CHARLESTON, S.C. – When 2-year-old Sophia was told she could pick out a prize for finishing her potty training, she knew just what she wanted.
She and her mother, Brandi Benner, visited a Target near their South Carolina home, where Sophia spent 20 minutes looking at all the dolls in the toy aisle.
“She kept going back to the doctor doll, because in her mind, she is already a doctor,” Benner said. “She loves giving checkups, and if you come in the house, she’ll tell you that’s the first thing you need.”
Nick and I told Sophia that after 1 whole month of going poop on the potty, she could pick out a special prize at Target. She, of course, picked a new doll. The obsession is real. While we were checking out, the cashier asked Sophia if she was going to a birthday party. We both gave her a blank stare. She then pointed to the doll and asked Sophia if she picked her out for a friend. Sophia continued to stare blankly and I let the cashier know that she was a prize for Sophia being fully potty trained. The woman gave me a puzzled look and turned to Sophia and asked, "Are you sure this is the doll you want, honey?" Sophia finally found her voice and said, "Yes, please!" The cashier replied, "But she doesn't look like you. We have lots of other dolls that look more like you." I immediately became angry, but before I could say anything, Sophia responded with, "Yes, she does. She's a doctor like I'm a doctor. And I'm a pretty girl and she's a pretty girl. See her pretty hair? And see her stethoscope?" Thankfully the cashier decided to drop the issue and just answer, "Oh, that's nice." This experience just confirmed my belief that we aren't born with the idea that color matters. Skin comes in different colors just like hair and eyes and every shade is beautiful. #itswhatsontheinsidethatcounts #allskinisbeautiful #teachlove #teachdiversity #thenextgenerationiswatching
Sophia, who will be 3 in July, was so excited by her choice that she wouldn’t let go of her new doll until they reached the register to check out.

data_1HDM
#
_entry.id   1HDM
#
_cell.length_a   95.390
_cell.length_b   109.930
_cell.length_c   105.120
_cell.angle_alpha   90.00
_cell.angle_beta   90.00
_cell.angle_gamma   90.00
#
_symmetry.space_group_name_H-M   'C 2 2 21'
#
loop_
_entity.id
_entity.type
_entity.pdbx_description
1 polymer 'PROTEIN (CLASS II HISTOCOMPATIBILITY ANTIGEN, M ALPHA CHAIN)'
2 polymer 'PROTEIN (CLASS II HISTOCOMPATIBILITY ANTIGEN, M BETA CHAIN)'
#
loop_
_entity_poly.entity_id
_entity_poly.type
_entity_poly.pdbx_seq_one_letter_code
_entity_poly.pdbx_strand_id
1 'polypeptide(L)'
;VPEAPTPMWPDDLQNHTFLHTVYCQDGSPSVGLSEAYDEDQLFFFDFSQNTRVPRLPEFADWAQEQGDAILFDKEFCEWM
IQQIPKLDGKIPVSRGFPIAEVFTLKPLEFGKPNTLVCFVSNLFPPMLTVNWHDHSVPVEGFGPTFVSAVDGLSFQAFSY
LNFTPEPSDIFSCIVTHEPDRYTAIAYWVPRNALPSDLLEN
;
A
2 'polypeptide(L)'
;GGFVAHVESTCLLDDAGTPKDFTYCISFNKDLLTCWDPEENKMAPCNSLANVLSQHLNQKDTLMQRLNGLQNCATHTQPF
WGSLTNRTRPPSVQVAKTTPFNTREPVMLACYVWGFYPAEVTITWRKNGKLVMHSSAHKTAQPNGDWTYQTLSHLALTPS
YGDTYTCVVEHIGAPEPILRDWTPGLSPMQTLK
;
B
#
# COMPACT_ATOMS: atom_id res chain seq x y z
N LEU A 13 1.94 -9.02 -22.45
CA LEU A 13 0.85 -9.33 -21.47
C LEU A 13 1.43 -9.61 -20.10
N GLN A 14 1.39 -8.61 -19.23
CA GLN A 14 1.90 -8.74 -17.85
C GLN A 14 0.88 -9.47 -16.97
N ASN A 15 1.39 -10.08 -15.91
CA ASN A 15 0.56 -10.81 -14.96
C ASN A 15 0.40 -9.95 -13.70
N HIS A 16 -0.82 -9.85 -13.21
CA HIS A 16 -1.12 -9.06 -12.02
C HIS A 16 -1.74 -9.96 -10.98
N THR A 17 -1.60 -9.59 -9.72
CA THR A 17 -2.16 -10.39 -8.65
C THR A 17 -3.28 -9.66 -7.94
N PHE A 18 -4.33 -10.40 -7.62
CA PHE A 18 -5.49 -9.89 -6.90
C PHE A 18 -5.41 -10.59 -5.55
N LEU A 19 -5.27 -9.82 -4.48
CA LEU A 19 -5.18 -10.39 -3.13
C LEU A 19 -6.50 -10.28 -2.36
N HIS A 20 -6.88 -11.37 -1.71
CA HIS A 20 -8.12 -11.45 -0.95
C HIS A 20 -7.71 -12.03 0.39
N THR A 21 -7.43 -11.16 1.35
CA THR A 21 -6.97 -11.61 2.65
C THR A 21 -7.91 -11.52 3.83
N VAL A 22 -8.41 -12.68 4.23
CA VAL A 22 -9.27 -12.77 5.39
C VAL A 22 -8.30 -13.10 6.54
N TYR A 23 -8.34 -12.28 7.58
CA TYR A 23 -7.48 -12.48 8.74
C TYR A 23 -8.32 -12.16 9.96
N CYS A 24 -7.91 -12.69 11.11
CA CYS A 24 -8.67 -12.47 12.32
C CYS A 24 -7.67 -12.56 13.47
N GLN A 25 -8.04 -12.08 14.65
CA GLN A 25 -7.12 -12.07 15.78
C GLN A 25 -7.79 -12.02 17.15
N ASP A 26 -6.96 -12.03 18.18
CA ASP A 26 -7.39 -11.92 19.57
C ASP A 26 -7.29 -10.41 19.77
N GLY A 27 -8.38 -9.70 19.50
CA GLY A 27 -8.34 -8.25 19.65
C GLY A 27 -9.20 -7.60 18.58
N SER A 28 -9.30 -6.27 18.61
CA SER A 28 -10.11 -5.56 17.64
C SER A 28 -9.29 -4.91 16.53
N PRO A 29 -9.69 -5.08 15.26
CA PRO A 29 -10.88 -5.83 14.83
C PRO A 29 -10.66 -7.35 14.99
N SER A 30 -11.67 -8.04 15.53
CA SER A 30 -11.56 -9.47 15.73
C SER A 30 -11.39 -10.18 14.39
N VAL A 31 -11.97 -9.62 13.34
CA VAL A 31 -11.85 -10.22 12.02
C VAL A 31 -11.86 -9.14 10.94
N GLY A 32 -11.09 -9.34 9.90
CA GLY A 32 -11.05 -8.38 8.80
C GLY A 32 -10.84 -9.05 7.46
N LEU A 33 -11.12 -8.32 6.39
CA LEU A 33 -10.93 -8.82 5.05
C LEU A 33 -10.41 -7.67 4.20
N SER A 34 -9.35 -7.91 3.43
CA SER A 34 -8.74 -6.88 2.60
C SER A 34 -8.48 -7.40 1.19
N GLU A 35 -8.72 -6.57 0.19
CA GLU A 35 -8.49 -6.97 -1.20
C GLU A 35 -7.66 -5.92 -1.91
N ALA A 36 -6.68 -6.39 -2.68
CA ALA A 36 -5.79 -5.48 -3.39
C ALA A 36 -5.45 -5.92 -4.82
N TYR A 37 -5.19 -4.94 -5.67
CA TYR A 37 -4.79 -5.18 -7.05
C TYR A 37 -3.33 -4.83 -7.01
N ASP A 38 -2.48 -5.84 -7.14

Did we mention that the doll is black and Sophia is white?
The issue came up right away, when a store cashier asked Sophia: Wouldn’t she rather have a doll that looked like her?
According to her mother, Sophia had a ready answer.
“She does (look like me)!” the toddler responded. “She’s a doctor; I’m a doctor. She is a pretty girl; I am a pretty girl. See her pretty hair? See her stethoscope?”
Benner credits the TV cartoon “Doc McStuffins” with teaching Sophia the word “stethoscope.” But she credits Sophia for knowing what is important: The doll’s skin tone didn’t matter. To Sophia, she and the doll share the same aspirations.
Benner was relieved she didn’t have to defend her daughter’s choice and glad that Sophia wasn’t fazed by the cashier’s question.
“If she was another child, that could have discouraged her,” Benner said.
Benner posted an account of their experience Friday to her personal Facebook page. It’s been shared more than 140,000 times and attracted more than 19,000 comments. Most of them have been supportive messages from other mothers or people with similar experiences.
The few negative ones don’t bother her.
“I just want to teach my kids love, and that’s included in my own actions,” Benner said, explaining why she doesn’t engage with negative commenters.
Research suggests that kids aren’t born with biases about race and gender.
But Sophia doesn’t know about all that. She just knows that everywhere she goes, she wants her doctor doll to come along.